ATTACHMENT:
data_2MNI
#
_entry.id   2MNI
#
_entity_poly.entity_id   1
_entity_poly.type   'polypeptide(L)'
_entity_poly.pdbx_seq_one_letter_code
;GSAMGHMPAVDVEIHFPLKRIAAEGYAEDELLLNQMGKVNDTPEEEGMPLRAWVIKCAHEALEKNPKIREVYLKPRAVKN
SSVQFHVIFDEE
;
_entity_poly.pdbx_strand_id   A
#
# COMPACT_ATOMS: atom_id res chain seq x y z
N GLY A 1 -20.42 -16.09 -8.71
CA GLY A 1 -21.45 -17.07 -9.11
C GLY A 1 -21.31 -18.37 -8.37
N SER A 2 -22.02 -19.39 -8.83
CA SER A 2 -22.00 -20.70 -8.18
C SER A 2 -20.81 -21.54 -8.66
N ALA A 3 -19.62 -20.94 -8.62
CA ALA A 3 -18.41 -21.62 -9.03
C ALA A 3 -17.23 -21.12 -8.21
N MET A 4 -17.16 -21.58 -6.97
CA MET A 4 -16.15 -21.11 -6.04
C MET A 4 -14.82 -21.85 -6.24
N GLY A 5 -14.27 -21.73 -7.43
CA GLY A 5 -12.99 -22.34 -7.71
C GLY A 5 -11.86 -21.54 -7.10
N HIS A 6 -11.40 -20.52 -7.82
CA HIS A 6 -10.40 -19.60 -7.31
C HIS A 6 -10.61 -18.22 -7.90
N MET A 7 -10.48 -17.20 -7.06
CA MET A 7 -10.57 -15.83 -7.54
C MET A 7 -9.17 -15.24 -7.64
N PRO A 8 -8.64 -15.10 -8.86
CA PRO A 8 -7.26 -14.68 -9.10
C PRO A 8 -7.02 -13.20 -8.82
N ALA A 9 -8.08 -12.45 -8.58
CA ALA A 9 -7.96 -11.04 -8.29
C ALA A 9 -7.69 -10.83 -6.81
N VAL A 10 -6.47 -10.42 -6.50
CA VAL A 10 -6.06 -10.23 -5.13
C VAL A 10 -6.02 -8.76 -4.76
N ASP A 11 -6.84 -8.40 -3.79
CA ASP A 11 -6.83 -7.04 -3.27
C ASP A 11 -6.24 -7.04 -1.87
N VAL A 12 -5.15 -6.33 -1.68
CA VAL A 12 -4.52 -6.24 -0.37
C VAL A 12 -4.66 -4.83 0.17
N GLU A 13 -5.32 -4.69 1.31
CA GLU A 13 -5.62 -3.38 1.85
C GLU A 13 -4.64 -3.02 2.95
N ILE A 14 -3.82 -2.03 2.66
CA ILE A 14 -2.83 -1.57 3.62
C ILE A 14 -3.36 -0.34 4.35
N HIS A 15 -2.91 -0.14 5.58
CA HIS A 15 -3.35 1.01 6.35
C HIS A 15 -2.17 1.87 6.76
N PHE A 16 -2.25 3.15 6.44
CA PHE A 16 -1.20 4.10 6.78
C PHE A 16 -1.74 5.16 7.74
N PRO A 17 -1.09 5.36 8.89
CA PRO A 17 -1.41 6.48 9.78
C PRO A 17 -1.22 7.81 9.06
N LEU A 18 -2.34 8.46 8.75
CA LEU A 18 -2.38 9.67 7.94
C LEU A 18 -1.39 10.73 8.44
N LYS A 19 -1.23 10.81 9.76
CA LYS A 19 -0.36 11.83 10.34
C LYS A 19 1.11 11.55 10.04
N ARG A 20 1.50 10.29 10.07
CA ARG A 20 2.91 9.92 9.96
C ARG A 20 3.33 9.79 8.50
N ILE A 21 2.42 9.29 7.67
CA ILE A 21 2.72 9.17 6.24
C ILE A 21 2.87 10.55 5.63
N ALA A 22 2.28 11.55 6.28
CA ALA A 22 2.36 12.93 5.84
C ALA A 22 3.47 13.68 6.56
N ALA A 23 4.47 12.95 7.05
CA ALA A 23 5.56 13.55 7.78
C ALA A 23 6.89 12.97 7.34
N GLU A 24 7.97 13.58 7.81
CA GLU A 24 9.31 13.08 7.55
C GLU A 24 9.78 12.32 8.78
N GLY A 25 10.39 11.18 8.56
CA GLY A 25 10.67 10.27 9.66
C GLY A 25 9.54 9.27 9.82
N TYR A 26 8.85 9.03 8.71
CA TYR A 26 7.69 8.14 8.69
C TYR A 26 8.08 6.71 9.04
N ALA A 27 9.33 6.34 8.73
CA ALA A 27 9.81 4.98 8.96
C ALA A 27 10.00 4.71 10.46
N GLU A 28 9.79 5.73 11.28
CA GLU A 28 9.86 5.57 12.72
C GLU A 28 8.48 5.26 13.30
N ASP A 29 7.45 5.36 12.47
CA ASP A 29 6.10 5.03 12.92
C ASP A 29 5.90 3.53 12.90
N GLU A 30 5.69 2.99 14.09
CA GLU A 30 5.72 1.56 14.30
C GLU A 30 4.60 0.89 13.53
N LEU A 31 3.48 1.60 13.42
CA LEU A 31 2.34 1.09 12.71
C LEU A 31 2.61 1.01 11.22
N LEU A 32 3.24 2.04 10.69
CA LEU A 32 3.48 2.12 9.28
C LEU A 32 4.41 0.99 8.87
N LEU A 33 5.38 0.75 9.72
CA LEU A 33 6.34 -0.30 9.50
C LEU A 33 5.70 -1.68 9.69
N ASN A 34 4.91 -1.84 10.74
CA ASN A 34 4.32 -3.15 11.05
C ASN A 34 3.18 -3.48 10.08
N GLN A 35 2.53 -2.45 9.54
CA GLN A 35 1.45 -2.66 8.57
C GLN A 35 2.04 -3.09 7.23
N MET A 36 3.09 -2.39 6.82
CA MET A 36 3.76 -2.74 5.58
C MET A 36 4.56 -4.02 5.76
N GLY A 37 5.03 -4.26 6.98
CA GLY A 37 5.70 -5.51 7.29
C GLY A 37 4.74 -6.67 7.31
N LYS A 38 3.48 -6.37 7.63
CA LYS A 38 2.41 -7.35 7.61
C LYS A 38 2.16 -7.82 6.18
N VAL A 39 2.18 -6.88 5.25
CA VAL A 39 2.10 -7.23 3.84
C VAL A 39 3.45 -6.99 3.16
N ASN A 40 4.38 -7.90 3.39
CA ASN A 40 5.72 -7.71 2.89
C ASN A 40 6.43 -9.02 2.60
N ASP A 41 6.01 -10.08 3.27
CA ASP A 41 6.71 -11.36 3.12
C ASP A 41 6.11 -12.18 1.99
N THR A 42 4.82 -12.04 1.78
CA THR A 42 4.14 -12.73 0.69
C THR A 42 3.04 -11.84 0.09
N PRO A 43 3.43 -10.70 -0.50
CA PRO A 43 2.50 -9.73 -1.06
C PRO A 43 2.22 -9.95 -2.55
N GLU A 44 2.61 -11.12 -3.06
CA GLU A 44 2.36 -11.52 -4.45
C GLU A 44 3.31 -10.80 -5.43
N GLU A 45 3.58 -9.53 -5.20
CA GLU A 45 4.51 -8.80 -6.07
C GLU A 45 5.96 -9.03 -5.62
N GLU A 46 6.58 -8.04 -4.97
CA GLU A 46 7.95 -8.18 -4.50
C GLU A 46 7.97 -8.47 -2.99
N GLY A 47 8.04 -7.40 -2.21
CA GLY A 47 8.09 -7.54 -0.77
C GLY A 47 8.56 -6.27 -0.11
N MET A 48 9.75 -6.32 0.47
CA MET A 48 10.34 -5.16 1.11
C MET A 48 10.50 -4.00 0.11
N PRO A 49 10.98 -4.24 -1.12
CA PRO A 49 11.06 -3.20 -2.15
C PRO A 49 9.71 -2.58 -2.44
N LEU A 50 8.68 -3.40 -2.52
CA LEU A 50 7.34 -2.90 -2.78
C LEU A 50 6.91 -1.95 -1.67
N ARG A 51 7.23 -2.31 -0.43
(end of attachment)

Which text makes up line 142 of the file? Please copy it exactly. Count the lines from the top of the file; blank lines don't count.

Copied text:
C PRO A 43 2.22 -9.95 -2.55